The cover in question features a photograph of a woman crouched down in a bathtub with two nurses either side of her.
The image, shot by photographer Branislav Simoncik, has been accused of romanticising mental illness and has been likened to Sylvia Plath’s novel The Bell Jar and the 1999 film Girl Interrupted.
Jo Loughran, director of Time to Change, the mental health anti-stigma campaign run by Mind and Rethink Mental Illness, told The Independent that the cover was “disappointing” and “outdated”.
“Today, in a time where there is arguably more awareness of mental health problems than ever before, it’s disappointing to see this outdated depiction of a psychiatric hospital – especially on the cover of such a high-profile magazine,” she said.
“Ultimately, misrepresentations such as this can make life even harder for people experiencing a mental health problem to speak out and seek support. Furthermore, we know that compounding negative attitudes towards mental health problems can lead to negative behaviours and discrimination.
“While it’s great to see that Vogue Portugal is trying to raise awareness of mental health in this issue, doing so behind this cover is not acceptable.”
Loughran added that this is not the first time they’ve seen mental illness glorified in this manner.
“We know that people’s attitudes towards mental health are improving, and while this cover is incredibly disappointing, it’s encouraging to know that the public will no longer stand to see mental illness used as a gimmick,” she said of the backlash to the cover on social media.
“When people feel empowered to call out stigma it can send a powerful message to the world – that stigmatising mental health problems is never acceptable.”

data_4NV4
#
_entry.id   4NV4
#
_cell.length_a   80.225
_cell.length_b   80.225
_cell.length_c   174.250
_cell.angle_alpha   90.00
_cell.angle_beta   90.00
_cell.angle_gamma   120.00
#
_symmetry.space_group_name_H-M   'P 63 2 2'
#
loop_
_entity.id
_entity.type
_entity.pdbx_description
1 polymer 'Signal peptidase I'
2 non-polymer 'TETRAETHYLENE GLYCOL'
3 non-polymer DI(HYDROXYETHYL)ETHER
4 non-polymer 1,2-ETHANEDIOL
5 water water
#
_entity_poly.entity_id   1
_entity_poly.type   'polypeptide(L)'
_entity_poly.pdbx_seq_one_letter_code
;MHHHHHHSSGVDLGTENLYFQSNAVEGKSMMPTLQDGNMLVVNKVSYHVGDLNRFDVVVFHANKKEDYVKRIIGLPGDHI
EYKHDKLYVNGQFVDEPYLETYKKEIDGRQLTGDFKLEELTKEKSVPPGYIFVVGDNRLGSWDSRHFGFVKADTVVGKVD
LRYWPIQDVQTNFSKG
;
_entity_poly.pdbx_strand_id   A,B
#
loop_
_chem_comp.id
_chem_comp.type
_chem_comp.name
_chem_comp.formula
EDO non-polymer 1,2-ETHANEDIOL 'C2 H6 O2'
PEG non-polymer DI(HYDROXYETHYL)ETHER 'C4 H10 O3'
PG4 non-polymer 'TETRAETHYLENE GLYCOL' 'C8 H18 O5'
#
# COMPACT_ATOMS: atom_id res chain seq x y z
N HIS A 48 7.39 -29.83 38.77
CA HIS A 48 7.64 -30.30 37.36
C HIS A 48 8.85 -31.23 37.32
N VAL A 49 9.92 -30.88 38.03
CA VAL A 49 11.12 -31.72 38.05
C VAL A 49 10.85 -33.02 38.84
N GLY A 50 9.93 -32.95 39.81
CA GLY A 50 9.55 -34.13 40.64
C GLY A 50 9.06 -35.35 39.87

THE MADNESS ISSUE.
It’s about love.
It’s about life.
It’s about us.
It’s about you.
It’s about now.
It’s about health.
It’s about mental health. #themadnessissue It’s about time.
Pre-order the july/august issue at https://t.co/7vQX0f1u8F pic.twitter.com/3PX5nUWOPb— Vogue Portugal (@VoguePortugal)July 2, 2020
Social media users have been equally critical about the cover.
“Mental health isn’t a fashion trend,” one person commented on Instagram. “This is disgustingly insensitive and inappropriate. Shame on you.”
Another person accused the publication of modelling the image on a mental asylum.
“So Vogue Portugal’s July/August 2020 issue is titled ‘The Madness Issue’ and uses the aesthetic of a psychiatric hospital as it’s cover. Who is approving this s***???” they tweeted.
Writer and mental health campaigner Poorna Bell tweeted: “On behalf of anyone who has ever been in a psychiatric hospital or had a loved one who has been in one, honestly @VoguePortugal, f*** you.”
— Poorna Bell (@poornabell)July 3, 2020
The magazine has created a total of four covers for its “Madness Issue”.
One cover features a close-up shot of a woman holding a model of a human heart while another shows a woman in a black ballgown with a billowing skirt that has several legs popping out from underneath.
A third cover shows a model at a photoshoot, slumped on a chair in front of a picture of the sea while a woman wearing a mask crouches behind her.
This is horrific for people who are actually struggling with mental health problems and sectioning. I’m sure none of the content in these issues is helpful to vulnerable people. Why not do a cancer issue next?— MJ Lira (@liradelira0)July 2, 2020
In a caption promoting the issue, Vogue Portugal writes: “It’s about love. It’s about life. It’s about us. It’s about you. It’s about now. It’s about health. It’s about mental health.”
the new @VoguePortugal is extremely disrespectful, the glamorisation of asylums / traumatic methods of treatment just pushes the stigma further. I can’t believe this was approved pic.twitter.com/55oUu93tzt— elliott morgan (@elliott_morgan)July 2, 2020
The Independent has contacted Vogue Portugal for comment.
If you have been affected by any issues mentioned in this article, you can contact The Samaritans for free on 116 123 or any of the following mental health organisations: